Standard Life Investments, Hermes Investment Management and Legal & General Investment Management were among the institutional investors which voted against the election of Hellawell. Standard Life and L&G said they had voted against all the non-executive directors. Hermes EOS – which provides stewardship services for investors – had recommended its clients vote against the re-election of Chairman Keith Hellawell; two non-executive directors, Simon Bentley and Dave Singleton; and two executives, the chief executive Dave Forsey and interim chief financial officer Matt Pearson. Hermes EOS had also recommended support for TUSO’s shareholder proposal which received the support of 53% of independent shareholders at the company.
Such public comment and condemnation by institutional investors are still relatively rare but indicates the level of frustration felt by investors. All three investment firms indicated that they had been attempting to engage with Sports Direct over several years trying to change its corporate governance but had not made progress. They backed an independent inquiry into corporate governance at Sports Direct as requested in August by the Investor Forum, which facilitates collective engagement by institutional investors.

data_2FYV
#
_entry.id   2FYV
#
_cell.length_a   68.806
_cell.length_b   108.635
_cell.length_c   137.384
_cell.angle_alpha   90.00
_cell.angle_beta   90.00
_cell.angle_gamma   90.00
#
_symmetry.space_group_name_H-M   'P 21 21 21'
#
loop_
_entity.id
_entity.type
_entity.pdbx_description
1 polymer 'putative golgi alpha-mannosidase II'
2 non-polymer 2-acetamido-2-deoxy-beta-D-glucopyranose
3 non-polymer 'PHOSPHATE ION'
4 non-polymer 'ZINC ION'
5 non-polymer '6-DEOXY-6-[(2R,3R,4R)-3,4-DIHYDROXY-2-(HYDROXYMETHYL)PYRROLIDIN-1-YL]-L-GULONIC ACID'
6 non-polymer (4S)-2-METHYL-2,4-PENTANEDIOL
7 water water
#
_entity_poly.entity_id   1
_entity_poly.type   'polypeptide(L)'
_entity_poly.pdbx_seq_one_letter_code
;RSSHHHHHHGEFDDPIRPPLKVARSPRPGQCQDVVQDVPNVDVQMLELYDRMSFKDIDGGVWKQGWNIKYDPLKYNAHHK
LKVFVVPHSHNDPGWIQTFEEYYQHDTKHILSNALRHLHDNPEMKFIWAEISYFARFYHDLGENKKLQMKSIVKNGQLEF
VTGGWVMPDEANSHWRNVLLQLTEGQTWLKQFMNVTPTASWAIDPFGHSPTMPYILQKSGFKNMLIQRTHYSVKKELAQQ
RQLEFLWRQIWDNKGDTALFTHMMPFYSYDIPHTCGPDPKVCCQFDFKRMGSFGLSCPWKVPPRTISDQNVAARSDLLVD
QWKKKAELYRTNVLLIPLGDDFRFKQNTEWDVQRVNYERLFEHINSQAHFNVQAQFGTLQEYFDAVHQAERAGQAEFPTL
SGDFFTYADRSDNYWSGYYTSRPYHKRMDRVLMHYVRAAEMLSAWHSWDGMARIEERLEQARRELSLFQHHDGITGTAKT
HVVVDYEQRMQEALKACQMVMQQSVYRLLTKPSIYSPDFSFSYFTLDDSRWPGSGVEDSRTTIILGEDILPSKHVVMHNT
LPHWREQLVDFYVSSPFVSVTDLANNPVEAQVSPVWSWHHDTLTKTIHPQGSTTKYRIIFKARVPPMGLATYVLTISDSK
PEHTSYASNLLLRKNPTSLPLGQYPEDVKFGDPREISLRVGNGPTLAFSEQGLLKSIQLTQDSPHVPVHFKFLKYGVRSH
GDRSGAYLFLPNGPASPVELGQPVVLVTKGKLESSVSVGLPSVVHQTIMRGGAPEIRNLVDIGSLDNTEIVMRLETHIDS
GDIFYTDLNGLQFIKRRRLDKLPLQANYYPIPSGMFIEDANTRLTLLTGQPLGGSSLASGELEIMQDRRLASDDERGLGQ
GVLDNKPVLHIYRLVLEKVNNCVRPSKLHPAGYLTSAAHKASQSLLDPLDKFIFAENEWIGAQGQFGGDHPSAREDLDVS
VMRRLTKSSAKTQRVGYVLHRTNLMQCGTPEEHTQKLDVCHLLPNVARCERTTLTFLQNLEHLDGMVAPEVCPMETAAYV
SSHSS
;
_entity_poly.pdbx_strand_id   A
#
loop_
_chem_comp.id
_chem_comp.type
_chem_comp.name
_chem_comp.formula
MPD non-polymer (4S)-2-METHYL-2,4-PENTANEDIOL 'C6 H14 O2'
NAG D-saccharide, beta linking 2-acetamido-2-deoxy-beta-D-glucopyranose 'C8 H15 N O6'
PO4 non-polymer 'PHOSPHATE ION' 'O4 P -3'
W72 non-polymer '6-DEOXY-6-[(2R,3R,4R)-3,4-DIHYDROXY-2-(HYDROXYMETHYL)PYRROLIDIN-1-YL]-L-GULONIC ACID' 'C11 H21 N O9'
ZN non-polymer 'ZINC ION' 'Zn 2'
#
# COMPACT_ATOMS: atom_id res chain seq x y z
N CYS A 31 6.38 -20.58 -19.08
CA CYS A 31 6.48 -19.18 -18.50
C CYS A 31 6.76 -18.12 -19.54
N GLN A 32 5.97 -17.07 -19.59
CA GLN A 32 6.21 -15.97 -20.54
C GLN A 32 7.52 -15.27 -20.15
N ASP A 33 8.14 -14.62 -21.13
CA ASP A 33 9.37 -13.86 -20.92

Since the AGM the Investor Forum said it had it had chaired a constructive meeting between major shareholders and the board of Sports Direct. Andy Griffiths, executive director of the Investor Forum said, “Independent shareholders have sent a clear message to the Board of Sports Direct through their votes at the AGM and in their public statements.”
The company had been under fire for its poor corporate governance and its employment practices uncovered through a trade union campaign and an undercover investigation by the Guardian newspaper. This led to an inquiry by the Business, Innovation and Skills select committee of MPs which published its report in June criticising the company. Mike Ashley, company founder, executive deputy chairman and majority shareholder with around a 55% stake, had responded to the MPs by asking Sports Direct’s lawyers, RPC, to investigate working practices but he resisted demands for an inquiry into the company’s wider corporate governance.